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August 11, 2010

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Is health and safety the busiest profession?

The role of the health and safety manager is multi-faceted and demanding, with the number of issues practitioners have to deal with growing all the time.

While this will come as no surprise to those currently in the profession and juggling myriad responsibilities, what is interesting are the number and variety of priority issues cited by the respondents to a recent survey.

Aviva Risk Management Solutions (ARMS) asked more than 200 health and safety managers who visited the Safety & Health Expo at the NEC in May the simple question: what is your priority? No options were given and the participants were free to give their own answer. Once the responses had been categorised, more than 30 different “priority” issues emerged, ranging from stress and violence to display screen equipment and lone workers.

The number-one priority, however, was reducing accidents, closely followed by training and improving management systems and policy. Other issues mentioned included behavioural safety, and achieving a recognised safety standard, such as OHSAS 18001 or ISO 14001.

Head of ARMS, Brian Wallace, commented: “The findings reveal that not only do health and safety managers have a lot to deal with but that their priorities differ considerably from one workplace to the next.”

IOSH said the results are not surprising, as helping reduce workplace accidents and ill health, and improving management of health and safety are fundamental to a health and safety practitioner’s role. The Institution carried out its own research into the diversity of roles in the profession as part of a European study in 2005 and found a similar range of responsibilities and tasks. (To download What practitioners do, click here.)

IOSH was pleased to see the focus on training by the respondents to the ARMS survey, emphasising the importance of competence in the profession. It added: “For practitioners, the levels of training and qualification needed will depend on their roles and responsibilities. IOSH has a competence-based membership structure and supports continuing professional development.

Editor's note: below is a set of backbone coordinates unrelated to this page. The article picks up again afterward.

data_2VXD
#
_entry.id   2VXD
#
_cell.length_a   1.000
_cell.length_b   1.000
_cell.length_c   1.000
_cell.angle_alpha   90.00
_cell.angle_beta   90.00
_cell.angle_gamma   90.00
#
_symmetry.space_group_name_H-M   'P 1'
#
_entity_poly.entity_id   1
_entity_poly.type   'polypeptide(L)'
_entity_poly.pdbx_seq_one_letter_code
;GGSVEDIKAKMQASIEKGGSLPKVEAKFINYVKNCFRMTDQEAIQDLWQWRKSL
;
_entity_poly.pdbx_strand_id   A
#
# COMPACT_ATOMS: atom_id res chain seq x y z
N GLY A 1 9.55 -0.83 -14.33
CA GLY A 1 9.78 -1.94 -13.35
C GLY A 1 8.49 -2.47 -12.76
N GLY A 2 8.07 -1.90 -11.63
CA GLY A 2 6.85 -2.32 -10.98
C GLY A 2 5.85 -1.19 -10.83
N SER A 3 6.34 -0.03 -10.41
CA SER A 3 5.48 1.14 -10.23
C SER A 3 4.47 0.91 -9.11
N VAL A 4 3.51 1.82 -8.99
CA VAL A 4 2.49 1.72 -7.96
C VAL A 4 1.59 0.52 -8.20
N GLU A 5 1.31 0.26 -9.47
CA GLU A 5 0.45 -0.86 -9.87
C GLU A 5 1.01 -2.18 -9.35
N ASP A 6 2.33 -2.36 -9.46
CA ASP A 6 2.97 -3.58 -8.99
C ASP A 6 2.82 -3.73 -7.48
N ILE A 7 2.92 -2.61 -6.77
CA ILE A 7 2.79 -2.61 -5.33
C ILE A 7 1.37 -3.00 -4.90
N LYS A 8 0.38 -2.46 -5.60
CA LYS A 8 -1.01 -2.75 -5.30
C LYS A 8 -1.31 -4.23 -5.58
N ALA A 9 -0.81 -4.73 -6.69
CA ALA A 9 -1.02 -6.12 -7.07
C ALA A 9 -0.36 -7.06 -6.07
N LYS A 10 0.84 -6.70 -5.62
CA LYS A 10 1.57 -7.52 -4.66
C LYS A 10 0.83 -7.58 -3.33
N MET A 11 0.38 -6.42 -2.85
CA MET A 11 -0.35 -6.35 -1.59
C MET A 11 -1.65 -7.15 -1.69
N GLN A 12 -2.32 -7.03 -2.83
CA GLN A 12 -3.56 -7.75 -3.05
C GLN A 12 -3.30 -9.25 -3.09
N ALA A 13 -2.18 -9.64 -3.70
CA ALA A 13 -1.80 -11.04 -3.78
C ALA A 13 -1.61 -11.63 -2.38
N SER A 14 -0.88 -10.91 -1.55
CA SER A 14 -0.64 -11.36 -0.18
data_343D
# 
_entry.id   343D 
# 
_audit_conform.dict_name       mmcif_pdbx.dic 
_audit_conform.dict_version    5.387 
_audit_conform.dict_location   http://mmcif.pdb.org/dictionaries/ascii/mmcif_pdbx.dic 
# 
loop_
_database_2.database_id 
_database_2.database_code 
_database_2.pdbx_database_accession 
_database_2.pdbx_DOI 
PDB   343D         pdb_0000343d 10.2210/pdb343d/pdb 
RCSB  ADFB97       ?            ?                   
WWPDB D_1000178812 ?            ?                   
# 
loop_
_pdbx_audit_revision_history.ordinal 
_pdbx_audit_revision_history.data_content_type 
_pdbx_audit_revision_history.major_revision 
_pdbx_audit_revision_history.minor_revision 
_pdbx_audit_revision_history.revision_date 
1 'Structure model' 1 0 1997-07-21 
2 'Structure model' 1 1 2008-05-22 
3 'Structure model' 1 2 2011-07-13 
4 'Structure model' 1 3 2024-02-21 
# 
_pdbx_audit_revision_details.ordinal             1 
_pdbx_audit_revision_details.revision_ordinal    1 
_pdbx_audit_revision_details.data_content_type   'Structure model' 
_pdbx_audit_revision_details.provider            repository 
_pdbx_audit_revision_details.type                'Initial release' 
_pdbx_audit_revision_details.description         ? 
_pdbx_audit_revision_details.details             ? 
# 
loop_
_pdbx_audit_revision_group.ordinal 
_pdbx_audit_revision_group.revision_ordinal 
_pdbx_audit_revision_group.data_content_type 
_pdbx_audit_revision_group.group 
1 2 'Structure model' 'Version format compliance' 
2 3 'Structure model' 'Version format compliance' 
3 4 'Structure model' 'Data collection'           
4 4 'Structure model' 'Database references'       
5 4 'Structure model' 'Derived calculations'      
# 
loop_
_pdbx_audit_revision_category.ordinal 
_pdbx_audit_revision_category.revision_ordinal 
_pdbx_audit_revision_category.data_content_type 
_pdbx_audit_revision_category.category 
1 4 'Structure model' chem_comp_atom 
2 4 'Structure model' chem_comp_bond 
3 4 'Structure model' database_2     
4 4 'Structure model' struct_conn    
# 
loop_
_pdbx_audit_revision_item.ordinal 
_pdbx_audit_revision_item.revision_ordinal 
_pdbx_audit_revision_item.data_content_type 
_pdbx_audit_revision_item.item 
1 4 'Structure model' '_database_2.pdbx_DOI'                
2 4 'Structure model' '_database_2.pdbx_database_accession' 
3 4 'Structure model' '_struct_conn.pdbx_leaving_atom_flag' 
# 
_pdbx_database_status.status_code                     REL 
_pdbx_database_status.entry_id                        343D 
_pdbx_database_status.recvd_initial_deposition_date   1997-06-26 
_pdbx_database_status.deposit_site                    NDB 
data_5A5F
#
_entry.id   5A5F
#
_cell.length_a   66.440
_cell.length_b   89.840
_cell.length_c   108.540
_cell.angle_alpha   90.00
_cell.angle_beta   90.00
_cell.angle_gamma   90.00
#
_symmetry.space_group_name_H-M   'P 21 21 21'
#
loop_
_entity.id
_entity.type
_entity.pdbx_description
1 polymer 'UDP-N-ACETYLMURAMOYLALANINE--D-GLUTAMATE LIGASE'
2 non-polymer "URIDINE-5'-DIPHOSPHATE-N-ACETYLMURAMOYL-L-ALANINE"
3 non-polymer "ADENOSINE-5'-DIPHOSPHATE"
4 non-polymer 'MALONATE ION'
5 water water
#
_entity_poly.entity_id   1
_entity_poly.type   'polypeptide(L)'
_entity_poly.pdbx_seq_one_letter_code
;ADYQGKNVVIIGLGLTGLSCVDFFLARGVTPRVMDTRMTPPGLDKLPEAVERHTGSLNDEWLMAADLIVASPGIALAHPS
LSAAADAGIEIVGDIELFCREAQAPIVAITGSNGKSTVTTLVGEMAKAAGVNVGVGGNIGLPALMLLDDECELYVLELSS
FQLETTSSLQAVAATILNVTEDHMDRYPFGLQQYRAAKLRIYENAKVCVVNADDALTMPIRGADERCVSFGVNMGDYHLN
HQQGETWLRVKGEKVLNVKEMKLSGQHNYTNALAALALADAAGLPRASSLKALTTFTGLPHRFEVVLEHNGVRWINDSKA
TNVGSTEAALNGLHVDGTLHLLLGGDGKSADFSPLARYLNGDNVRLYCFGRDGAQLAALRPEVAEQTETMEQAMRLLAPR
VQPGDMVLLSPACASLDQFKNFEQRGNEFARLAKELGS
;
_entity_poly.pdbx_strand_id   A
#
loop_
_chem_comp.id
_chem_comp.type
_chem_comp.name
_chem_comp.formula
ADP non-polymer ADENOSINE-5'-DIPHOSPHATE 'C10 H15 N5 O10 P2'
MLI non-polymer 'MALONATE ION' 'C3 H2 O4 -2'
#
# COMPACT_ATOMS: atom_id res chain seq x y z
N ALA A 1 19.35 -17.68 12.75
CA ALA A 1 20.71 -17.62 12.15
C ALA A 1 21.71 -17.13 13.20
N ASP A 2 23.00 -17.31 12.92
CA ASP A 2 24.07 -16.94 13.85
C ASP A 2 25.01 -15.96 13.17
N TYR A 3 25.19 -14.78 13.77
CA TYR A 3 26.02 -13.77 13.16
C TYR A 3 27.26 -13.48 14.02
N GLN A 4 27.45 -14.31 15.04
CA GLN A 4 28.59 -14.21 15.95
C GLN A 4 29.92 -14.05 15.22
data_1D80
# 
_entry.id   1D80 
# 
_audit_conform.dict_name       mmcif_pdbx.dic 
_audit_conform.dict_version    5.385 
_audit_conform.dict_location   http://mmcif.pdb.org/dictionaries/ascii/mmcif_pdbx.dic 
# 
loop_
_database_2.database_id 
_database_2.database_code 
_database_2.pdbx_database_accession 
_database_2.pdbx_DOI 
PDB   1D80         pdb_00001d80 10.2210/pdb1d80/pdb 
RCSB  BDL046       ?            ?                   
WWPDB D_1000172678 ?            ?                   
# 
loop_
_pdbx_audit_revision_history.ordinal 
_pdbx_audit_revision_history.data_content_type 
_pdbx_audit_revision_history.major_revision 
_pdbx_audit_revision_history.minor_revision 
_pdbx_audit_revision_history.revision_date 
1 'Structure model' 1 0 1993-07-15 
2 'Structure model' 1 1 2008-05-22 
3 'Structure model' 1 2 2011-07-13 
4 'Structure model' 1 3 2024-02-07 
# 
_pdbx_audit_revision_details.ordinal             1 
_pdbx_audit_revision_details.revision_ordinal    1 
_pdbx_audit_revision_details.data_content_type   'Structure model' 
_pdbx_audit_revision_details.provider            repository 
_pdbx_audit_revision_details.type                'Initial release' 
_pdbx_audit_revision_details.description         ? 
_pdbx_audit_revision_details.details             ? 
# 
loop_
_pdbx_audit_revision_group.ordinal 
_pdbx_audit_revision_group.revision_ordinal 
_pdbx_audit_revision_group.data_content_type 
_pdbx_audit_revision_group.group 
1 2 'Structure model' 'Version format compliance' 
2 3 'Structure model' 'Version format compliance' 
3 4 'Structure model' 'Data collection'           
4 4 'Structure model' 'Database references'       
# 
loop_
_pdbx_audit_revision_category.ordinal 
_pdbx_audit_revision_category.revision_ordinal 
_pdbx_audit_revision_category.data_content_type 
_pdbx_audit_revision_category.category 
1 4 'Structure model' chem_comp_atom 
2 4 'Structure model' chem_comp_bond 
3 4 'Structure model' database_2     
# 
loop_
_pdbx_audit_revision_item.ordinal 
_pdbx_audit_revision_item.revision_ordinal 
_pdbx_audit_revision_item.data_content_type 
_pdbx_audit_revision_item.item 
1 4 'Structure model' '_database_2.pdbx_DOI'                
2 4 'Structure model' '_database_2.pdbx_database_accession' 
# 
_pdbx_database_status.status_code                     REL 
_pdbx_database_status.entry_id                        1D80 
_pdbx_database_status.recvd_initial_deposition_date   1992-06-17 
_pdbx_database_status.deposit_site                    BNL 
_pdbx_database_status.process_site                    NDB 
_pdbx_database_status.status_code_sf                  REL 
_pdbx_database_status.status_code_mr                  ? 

“In terms of prioritising training, this is the responsibility of the employer; there is a legal requirement to have access to ‘competent assistance’ to help discharge health and safety responsibilities. Employers must also ensure all employees are competent enough to carry out their roles safely, requiring both general awareness training and specific induction training for the role they perform. This requires assessing training needs and developing and implementing a training plan.

“IOSH training is delivered by our network of over 1400 training organisations and in-house teams across the UK and overseas, and we issue around 120,000 certificates a year.”

The ARMS survey also asked health and safety managers to identify which issues they might seek help on from consultants. Again, training and qualifications were cited by most respondents (41 per cent), followed by written guidance (15 per cent), fire safety (12 per cent), and driver safety (9 per cent).

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